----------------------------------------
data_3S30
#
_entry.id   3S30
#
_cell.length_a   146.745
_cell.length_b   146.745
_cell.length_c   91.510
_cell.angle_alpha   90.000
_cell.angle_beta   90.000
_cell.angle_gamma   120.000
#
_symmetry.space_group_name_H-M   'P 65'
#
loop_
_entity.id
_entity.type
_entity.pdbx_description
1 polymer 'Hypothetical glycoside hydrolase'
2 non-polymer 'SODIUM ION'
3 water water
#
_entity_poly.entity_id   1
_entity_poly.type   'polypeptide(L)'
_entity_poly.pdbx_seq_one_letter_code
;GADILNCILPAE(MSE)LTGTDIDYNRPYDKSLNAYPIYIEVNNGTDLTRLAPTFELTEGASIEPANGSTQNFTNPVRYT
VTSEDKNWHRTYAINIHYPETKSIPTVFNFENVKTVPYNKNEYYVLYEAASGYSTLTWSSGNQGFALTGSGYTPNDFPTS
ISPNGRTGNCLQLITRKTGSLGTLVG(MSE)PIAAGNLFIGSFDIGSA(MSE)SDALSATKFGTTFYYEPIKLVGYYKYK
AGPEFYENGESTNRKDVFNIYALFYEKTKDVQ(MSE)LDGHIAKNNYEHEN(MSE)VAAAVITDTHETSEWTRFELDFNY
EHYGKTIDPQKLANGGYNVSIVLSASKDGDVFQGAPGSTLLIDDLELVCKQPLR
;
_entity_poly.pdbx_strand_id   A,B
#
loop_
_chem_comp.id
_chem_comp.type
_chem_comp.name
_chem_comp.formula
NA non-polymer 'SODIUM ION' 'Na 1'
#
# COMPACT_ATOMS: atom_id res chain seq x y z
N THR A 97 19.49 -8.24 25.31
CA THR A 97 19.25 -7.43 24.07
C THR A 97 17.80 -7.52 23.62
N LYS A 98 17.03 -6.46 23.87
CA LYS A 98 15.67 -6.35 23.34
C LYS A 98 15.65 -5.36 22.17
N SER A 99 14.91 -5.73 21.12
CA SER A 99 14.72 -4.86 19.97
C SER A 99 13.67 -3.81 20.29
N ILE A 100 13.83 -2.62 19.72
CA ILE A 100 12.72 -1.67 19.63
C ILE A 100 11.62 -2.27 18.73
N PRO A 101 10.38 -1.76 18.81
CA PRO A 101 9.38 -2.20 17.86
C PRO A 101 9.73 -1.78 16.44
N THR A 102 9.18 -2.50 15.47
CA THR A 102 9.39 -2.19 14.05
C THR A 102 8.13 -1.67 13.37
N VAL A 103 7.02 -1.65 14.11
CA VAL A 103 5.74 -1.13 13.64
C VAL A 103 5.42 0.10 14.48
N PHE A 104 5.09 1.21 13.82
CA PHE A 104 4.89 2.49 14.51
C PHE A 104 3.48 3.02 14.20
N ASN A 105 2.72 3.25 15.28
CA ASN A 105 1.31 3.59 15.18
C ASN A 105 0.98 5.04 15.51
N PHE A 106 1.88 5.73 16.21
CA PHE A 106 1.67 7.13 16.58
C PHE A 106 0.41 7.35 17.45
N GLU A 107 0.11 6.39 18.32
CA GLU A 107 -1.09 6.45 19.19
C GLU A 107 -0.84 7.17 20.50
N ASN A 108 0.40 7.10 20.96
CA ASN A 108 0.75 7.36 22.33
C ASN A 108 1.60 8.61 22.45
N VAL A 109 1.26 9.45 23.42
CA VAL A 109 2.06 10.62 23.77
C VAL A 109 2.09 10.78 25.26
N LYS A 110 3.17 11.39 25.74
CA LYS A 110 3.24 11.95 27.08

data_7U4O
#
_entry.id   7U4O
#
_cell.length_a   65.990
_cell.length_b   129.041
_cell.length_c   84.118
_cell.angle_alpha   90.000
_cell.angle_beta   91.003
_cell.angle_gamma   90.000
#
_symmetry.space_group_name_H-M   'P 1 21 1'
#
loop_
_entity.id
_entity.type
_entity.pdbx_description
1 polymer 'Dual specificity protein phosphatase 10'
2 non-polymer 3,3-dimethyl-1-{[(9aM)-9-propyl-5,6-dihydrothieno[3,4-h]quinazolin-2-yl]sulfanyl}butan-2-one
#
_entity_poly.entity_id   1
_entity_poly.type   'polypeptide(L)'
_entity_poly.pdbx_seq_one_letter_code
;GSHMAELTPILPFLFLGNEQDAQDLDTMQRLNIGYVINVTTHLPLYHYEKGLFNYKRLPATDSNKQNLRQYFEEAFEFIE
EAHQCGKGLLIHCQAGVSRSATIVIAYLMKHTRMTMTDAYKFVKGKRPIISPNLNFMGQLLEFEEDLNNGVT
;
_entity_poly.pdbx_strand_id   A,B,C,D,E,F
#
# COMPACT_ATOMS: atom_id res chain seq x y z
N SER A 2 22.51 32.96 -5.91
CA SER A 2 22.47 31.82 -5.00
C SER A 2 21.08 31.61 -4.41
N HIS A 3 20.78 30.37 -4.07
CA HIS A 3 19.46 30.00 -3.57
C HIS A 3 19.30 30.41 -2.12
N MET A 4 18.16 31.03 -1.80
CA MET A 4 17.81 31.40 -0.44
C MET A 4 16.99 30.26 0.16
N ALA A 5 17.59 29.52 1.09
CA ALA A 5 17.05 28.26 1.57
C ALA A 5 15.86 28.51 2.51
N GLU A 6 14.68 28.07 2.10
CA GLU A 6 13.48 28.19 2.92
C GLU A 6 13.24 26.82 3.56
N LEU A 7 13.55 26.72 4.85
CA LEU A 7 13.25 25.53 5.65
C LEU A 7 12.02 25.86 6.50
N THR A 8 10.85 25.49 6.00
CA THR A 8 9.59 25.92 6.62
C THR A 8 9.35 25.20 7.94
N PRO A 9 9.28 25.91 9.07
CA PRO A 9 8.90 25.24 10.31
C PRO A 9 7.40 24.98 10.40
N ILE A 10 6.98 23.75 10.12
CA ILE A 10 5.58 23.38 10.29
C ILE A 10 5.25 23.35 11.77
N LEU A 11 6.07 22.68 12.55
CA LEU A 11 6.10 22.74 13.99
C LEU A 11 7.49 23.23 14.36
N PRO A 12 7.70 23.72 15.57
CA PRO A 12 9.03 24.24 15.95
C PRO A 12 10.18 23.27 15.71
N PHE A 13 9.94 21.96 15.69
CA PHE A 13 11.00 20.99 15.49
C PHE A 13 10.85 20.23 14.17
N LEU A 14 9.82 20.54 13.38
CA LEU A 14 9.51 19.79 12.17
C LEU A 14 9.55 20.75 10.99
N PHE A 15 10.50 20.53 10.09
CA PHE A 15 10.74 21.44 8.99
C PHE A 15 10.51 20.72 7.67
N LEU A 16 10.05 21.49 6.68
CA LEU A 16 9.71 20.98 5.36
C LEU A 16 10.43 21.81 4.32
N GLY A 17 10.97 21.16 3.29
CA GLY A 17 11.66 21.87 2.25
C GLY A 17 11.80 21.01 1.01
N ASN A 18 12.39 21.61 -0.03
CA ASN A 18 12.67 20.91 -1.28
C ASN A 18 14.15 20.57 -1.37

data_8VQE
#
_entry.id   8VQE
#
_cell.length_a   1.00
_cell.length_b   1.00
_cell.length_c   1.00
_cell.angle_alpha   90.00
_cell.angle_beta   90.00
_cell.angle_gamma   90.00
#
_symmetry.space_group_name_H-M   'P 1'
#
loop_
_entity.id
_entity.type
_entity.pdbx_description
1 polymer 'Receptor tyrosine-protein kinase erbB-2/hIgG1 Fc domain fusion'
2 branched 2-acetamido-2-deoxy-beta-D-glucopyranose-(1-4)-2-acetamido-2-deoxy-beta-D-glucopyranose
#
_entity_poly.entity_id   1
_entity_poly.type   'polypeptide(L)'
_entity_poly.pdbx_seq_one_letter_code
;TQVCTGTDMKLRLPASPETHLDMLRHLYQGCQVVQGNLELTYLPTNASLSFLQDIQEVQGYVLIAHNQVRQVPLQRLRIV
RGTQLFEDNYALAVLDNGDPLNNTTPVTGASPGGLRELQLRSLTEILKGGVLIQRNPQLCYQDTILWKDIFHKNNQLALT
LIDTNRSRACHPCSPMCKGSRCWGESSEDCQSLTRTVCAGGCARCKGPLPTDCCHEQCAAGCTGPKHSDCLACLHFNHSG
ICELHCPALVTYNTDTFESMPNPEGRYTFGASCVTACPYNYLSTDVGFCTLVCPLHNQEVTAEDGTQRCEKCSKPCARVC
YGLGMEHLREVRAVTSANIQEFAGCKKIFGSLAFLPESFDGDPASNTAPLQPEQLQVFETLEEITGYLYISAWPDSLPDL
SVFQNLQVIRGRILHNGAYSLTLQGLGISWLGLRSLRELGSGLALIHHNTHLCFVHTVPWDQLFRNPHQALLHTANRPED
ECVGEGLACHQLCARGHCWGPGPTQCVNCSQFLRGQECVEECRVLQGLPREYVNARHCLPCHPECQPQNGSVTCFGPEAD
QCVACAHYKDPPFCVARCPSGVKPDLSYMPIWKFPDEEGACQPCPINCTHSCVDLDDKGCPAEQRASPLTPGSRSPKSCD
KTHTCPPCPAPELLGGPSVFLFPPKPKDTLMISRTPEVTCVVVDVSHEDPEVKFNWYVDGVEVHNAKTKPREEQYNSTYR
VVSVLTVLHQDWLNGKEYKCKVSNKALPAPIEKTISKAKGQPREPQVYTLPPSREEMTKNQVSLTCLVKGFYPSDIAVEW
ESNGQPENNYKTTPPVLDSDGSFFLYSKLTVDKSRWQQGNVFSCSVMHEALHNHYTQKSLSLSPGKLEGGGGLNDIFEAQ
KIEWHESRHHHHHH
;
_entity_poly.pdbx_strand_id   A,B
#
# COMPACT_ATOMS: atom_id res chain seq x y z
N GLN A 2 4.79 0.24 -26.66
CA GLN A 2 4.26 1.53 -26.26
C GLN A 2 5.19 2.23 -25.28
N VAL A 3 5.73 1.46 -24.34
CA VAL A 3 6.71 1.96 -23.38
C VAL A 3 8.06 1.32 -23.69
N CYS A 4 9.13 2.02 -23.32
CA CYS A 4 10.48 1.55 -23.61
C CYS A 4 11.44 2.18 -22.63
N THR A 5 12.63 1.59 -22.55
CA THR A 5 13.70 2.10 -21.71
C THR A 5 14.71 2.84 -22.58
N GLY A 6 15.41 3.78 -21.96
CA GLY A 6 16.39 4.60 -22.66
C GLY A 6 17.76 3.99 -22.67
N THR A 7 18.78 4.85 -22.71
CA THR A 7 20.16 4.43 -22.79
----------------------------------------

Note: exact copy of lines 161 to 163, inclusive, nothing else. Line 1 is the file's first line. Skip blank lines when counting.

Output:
C ASN A 18 14.15 20.57 -1.37

data_8VQE
#